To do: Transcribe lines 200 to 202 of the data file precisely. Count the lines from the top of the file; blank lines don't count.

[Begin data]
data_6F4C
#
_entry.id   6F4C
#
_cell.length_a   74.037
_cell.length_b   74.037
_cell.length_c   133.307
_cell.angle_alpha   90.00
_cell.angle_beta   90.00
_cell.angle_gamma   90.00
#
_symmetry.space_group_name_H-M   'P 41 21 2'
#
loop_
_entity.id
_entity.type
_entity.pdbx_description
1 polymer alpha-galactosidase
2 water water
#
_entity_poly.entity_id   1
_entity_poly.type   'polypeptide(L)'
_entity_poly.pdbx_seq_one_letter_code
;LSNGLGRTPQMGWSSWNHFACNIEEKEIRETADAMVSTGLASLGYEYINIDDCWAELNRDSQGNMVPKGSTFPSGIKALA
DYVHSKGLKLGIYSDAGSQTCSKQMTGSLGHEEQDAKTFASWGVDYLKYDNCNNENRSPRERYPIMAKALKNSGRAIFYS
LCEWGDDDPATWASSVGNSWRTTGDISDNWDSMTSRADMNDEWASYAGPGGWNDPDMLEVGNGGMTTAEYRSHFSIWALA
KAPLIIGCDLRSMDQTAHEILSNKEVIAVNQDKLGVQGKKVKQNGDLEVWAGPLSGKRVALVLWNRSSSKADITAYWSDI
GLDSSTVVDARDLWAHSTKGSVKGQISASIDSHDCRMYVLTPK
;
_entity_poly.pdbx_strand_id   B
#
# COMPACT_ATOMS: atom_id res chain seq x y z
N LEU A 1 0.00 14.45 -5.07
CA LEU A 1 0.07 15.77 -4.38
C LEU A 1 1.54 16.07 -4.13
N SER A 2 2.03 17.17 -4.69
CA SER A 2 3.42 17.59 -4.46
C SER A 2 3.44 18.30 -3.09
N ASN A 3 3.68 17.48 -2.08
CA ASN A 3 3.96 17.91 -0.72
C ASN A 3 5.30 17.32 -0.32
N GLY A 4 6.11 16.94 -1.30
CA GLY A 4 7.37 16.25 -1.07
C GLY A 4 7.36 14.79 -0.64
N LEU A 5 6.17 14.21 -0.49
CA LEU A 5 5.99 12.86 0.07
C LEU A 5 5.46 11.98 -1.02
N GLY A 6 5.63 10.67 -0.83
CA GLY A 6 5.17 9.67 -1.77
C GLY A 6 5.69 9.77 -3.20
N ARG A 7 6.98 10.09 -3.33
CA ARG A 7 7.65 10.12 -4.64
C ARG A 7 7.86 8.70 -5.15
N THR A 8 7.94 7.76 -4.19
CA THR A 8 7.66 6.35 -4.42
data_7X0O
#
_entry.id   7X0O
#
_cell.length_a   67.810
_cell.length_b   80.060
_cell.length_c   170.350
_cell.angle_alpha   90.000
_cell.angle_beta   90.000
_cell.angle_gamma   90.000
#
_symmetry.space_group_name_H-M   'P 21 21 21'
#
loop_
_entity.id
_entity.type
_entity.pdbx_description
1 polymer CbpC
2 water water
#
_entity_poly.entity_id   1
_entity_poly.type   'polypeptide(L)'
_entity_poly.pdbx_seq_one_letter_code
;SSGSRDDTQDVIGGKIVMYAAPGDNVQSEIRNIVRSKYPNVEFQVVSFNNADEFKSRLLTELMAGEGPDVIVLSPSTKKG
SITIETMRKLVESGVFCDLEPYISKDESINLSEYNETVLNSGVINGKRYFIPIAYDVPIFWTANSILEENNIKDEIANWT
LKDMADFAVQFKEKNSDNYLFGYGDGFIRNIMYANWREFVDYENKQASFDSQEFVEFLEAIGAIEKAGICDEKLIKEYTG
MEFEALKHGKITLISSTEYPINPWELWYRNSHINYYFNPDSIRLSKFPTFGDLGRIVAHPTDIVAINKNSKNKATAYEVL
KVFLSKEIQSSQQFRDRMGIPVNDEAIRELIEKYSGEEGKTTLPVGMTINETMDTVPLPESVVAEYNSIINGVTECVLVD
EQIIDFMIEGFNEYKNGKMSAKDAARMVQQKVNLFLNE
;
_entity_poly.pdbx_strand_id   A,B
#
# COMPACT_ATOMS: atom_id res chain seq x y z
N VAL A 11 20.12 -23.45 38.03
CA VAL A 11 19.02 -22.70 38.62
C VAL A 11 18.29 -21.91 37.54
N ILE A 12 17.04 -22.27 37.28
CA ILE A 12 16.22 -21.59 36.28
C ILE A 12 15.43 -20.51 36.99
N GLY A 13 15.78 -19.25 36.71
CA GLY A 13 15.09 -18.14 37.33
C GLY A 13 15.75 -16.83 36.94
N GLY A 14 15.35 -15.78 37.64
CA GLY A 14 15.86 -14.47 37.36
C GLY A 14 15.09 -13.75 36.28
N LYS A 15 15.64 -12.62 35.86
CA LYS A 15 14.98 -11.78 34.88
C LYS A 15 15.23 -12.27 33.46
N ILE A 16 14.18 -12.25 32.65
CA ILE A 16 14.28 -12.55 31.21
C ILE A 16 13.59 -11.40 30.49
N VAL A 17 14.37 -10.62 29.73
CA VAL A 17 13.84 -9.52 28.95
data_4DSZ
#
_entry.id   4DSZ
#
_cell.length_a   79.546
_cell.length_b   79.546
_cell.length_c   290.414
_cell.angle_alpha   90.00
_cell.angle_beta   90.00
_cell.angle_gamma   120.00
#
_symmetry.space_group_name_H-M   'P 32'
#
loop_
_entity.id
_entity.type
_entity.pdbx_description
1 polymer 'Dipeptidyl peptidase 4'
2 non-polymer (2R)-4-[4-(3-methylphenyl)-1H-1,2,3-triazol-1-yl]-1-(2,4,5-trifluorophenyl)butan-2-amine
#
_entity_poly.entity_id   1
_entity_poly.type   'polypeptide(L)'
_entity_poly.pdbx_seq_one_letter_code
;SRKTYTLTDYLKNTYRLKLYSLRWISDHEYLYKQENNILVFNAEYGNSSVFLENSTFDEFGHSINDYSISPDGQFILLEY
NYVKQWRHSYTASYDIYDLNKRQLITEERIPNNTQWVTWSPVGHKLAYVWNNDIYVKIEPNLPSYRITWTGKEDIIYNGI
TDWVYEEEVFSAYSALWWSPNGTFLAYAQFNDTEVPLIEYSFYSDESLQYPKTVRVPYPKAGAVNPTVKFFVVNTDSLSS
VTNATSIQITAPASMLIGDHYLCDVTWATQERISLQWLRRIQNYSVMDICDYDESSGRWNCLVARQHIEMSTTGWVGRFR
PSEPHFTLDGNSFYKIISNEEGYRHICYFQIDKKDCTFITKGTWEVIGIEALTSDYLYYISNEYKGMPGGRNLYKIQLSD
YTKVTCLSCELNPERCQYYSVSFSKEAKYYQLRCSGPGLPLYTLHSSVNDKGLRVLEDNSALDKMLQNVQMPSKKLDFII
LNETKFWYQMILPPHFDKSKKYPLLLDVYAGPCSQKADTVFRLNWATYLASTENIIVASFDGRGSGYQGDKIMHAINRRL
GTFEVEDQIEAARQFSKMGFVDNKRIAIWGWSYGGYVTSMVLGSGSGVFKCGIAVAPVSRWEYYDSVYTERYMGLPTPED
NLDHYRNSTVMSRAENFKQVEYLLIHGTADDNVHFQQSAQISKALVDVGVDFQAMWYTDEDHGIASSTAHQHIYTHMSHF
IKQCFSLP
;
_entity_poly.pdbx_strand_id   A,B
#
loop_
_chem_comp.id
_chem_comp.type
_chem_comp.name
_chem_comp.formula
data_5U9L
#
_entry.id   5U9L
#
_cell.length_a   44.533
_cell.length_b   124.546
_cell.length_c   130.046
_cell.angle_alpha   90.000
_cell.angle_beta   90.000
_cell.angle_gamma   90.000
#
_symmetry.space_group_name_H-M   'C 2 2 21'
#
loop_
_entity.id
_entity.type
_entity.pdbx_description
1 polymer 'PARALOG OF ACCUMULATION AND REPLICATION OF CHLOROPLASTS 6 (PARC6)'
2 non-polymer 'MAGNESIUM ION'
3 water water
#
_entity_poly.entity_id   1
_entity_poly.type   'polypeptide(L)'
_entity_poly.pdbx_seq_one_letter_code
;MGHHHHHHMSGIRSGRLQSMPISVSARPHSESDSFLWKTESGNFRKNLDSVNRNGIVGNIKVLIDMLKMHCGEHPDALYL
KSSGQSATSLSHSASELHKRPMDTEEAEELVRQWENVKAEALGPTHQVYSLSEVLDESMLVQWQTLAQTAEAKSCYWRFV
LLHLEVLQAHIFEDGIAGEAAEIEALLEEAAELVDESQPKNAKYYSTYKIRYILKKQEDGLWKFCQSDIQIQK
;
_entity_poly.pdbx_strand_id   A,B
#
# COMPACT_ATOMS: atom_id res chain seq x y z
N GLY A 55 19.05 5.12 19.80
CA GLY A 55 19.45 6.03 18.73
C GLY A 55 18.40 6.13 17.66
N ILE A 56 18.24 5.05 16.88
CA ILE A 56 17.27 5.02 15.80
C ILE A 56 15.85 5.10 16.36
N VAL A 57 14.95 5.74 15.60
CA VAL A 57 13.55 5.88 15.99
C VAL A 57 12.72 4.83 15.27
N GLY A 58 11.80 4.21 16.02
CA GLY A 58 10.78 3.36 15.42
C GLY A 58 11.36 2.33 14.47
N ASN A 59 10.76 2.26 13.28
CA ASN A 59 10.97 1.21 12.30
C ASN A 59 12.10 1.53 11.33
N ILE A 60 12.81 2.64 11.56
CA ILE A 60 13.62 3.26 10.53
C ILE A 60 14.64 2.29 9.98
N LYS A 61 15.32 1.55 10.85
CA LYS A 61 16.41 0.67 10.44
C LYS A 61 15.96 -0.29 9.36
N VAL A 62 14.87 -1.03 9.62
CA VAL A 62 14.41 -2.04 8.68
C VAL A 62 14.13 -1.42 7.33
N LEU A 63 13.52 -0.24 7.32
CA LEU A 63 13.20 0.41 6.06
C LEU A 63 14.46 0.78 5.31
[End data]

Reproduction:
CA LYS A 61 16.41 0.67 10.44
C LYS A 61 15.96 -0.29 9.36
N VAL A 62 14.87 -1.03 9.62